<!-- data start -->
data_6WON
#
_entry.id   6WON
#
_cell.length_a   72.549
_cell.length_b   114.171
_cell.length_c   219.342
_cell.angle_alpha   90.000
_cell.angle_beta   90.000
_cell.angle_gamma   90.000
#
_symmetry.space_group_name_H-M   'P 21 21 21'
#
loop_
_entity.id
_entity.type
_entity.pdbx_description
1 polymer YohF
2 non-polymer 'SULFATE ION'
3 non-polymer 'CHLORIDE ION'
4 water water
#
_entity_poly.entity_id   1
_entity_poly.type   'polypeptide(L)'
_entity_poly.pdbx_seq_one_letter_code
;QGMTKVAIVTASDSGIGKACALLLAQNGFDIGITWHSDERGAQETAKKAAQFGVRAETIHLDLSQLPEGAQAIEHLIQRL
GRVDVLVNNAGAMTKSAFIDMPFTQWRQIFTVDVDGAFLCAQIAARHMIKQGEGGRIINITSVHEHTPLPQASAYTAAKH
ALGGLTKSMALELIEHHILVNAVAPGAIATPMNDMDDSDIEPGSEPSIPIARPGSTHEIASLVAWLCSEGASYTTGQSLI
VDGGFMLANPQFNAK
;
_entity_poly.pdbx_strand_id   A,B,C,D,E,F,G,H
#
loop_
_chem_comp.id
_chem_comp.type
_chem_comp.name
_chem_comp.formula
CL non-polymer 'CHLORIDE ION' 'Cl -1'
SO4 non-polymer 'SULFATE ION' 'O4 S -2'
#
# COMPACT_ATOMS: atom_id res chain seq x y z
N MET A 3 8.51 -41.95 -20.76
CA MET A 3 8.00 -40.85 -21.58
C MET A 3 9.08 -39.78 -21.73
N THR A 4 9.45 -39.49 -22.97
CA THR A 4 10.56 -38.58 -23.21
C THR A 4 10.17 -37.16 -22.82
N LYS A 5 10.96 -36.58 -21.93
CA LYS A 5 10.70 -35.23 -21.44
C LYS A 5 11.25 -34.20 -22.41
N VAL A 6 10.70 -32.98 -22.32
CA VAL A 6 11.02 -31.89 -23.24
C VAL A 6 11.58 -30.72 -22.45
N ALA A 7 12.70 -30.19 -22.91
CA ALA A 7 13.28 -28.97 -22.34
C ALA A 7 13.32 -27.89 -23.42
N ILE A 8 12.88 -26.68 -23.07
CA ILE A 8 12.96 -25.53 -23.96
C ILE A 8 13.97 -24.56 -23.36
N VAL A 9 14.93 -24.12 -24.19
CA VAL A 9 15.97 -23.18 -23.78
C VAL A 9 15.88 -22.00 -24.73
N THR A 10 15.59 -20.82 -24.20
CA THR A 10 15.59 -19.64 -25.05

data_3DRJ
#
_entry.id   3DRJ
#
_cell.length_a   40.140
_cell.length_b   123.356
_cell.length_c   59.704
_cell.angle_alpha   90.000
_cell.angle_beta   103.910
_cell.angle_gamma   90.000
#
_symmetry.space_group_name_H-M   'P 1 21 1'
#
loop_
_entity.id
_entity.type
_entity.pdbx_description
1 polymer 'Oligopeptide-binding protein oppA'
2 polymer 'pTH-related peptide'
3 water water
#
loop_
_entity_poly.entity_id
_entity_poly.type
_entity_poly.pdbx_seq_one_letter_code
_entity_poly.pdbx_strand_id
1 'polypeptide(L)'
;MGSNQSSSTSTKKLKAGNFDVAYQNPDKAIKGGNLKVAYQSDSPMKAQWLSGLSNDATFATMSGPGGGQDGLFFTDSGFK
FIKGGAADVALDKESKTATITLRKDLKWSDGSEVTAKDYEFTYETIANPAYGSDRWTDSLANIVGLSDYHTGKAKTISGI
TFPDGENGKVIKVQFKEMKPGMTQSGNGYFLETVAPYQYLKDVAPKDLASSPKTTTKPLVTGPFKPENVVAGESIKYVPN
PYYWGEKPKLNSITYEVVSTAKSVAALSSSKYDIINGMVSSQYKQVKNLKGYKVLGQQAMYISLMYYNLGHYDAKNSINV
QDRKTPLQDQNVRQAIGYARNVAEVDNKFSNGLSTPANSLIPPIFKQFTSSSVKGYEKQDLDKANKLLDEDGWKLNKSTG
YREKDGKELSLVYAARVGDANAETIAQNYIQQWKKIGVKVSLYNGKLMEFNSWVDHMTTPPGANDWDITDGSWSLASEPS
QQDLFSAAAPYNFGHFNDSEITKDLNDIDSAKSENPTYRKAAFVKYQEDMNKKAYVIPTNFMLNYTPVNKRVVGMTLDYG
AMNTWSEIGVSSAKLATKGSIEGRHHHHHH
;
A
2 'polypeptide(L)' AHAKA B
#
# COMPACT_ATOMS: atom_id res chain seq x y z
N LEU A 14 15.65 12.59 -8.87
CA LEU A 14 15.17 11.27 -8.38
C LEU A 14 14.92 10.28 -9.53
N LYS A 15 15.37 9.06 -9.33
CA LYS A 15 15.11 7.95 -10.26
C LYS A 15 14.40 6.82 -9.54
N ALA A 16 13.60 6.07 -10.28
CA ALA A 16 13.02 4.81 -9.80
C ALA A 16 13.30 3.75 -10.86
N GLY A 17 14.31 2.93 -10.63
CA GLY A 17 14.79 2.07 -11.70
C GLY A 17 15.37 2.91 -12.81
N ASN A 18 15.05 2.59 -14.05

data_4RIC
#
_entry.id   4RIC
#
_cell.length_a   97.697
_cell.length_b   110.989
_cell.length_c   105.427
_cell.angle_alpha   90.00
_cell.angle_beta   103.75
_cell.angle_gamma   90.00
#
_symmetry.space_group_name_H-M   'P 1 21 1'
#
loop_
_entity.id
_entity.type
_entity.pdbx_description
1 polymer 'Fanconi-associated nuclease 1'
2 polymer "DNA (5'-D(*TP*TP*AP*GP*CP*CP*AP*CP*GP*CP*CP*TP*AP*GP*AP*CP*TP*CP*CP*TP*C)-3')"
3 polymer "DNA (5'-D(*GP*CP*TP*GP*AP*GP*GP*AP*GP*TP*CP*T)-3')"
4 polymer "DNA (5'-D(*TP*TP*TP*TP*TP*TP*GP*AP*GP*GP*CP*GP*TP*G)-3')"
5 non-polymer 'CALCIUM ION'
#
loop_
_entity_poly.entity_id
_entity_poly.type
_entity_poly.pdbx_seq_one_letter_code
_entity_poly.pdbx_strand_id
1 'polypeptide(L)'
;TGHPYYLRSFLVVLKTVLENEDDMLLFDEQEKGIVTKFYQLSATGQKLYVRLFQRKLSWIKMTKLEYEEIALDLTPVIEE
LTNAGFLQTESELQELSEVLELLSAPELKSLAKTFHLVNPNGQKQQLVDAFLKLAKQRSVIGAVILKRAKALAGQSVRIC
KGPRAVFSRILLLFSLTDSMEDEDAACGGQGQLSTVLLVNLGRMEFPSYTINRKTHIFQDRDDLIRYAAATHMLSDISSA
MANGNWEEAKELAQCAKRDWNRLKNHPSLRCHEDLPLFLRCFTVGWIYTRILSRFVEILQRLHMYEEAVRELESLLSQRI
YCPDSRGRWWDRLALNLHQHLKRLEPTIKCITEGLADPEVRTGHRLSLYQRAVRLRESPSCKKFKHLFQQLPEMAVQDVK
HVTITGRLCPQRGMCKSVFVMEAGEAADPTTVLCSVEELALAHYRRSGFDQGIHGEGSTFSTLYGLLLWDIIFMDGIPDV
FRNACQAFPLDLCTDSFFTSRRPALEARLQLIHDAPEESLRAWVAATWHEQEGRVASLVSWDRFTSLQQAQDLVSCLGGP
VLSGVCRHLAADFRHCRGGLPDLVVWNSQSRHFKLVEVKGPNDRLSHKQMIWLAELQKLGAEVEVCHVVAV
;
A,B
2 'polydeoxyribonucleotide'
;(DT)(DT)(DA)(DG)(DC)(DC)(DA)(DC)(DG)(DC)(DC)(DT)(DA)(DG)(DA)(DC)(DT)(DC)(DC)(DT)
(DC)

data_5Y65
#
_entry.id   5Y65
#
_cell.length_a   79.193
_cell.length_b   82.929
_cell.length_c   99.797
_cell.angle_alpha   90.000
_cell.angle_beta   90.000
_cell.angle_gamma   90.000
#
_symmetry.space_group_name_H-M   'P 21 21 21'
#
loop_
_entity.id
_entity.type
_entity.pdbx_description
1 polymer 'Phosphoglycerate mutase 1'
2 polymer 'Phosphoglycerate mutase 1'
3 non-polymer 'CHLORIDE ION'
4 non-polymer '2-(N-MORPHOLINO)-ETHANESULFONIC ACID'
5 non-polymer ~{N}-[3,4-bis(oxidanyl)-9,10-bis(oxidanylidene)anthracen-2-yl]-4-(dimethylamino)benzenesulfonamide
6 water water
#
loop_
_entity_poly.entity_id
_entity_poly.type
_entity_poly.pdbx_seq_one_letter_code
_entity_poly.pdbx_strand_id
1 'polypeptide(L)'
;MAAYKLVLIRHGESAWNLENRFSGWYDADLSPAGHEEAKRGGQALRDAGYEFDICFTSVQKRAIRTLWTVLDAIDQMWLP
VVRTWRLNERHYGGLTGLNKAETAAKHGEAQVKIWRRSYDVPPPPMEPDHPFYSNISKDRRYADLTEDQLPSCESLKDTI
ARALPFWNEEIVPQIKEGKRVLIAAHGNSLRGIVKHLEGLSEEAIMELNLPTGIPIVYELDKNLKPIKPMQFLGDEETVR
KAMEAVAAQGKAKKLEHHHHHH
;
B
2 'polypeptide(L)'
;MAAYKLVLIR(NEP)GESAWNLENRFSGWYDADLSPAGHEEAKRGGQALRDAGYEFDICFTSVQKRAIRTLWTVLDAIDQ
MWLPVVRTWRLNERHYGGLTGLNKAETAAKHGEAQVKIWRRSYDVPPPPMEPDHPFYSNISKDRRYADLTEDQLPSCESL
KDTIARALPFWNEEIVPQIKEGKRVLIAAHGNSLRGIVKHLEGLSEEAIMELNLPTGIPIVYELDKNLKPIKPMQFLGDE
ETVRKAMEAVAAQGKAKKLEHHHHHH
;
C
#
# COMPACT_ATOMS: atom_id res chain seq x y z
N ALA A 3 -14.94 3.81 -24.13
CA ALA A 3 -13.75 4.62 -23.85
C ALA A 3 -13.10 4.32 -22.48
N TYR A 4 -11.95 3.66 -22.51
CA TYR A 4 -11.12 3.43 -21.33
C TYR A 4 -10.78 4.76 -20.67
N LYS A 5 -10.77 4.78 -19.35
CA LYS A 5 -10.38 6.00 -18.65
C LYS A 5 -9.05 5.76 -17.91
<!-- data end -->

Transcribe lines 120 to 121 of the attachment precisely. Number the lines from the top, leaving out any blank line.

_entry.id   4RIC
#